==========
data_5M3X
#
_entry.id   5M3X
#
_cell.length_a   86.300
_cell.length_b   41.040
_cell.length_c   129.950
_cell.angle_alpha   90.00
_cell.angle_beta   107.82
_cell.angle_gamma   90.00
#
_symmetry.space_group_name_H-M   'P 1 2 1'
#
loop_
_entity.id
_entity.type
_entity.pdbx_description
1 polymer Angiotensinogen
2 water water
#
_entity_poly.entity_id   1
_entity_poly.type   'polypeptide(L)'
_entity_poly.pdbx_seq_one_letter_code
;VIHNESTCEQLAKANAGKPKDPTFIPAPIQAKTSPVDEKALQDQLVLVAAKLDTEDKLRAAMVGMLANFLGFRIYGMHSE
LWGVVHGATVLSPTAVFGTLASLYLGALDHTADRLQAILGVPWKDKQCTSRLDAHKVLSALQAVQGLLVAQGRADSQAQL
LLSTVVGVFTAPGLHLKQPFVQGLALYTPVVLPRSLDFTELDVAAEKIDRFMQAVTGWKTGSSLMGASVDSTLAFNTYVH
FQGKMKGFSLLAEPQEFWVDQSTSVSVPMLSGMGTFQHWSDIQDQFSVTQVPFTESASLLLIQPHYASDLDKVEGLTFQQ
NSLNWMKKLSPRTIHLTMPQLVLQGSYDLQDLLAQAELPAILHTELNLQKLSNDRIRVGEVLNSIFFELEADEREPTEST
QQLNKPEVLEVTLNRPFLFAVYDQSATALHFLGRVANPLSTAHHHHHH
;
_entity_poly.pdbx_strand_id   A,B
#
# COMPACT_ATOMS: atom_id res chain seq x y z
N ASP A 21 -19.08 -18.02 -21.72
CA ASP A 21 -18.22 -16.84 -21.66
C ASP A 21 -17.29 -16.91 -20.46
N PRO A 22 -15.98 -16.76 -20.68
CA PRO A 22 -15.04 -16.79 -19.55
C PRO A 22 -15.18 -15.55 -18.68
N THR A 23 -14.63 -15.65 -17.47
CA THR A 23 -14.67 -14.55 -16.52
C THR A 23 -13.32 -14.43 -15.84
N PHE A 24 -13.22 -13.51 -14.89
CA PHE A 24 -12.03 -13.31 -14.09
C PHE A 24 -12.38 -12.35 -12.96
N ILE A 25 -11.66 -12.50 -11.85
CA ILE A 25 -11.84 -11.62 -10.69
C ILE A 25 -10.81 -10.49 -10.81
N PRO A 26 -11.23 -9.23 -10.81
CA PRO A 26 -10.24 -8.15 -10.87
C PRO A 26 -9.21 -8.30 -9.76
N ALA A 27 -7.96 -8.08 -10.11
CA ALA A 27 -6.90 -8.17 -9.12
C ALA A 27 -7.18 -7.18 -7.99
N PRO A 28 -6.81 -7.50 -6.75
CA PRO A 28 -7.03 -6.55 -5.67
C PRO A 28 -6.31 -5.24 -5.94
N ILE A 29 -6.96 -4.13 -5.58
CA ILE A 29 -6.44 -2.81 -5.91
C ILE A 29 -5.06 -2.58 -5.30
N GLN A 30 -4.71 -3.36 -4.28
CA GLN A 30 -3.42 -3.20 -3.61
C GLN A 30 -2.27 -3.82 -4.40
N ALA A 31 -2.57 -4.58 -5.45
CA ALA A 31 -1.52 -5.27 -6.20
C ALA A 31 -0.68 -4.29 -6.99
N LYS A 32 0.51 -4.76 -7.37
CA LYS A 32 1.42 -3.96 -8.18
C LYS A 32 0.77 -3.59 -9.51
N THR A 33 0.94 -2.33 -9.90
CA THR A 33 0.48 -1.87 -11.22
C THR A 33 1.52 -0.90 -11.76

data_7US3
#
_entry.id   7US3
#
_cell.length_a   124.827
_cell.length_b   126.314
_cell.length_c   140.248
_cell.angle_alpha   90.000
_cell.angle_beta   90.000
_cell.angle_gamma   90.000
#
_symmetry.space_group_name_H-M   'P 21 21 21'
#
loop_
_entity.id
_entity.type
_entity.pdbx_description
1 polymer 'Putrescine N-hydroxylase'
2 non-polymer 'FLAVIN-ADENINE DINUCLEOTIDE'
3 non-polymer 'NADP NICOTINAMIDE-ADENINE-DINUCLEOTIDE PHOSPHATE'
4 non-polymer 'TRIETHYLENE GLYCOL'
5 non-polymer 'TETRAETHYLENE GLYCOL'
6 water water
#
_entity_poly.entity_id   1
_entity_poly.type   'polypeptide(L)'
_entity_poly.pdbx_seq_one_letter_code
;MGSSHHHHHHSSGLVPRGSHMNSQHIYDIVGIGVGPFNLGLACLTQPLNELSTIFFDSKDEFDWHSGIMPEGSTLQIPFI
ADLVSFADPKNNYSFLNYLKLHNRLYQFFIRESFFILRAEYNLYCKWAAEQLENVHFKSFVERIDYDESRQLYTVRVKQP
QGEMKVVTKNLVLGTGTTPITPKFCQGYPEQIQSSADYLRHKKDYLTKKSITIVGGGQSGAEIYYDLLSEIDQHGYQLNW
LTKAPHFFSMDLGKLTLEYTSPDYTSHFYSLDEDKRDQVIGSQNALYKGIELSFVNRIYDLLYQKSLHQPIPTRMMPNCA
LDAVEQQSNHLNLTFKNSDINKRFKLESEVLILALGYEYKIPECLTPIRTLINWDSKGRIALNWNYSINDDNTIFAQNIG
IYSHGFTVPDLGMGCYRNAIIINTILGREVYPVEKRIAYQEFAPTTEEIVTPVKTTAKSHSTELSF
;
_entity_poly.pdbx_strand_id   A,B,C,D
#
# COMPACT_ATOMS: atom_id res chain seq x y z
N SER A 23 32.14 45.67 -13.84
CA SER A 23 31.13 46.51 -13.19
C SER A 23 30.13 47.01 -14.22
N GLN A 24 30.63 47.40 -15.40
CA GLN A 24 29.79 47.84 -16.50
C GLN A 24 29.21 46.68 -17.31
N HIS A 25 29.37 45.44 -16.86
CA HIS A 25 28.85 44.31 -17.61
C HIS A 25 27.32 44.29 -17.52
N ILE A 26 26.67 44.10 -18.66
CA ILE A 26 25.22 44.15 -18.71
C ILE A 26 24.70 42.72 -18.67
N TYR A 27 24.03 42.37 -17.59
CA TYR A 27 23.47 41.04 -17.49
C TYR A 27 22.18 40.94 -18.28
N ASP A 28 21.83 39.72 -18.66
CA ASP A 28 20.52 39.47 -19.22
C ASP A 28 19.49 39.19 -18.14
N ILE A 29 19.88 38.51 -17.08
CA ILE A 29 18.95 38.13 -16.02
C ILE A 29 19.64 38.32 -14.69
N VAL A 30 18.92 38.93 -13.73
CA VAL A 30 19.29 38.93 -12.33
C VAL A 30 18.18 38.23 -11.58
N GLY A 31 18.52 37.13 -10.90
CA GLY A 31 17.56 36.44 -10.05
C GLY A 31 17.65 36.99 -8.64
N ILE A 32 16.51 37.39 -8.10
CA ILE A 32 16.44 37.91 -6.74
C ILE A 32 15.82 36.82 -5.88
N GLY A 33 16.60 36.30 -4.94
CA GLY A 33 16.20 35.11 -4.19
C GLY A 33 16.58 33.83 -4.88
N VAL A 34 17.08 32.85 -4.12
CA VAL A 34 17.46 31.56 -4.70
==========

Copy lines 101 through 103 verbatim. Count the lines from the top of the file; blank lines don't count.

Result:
ADLVSFADPKNNYSFLNYLKLHNRLYQFFIRESFFILRAEYNLYCKWAAEQLENVHFKSFVERIDYDESRQLYTVRVKQP
QGEMKVVTKNLVLGTGTTPITPKFCQGYPEQIQSSADYLRHKKDYLTKKSITIVGGGQSGAEIYYDLLSEIDQHGYQLNW
LTKAPHFFSMDLGKLTLEYTSPDYTSHFYSLDEDKRDQVIGSQNALYKGIELSFVNRIYDLLYQKSLHQPIPTRMMPNCA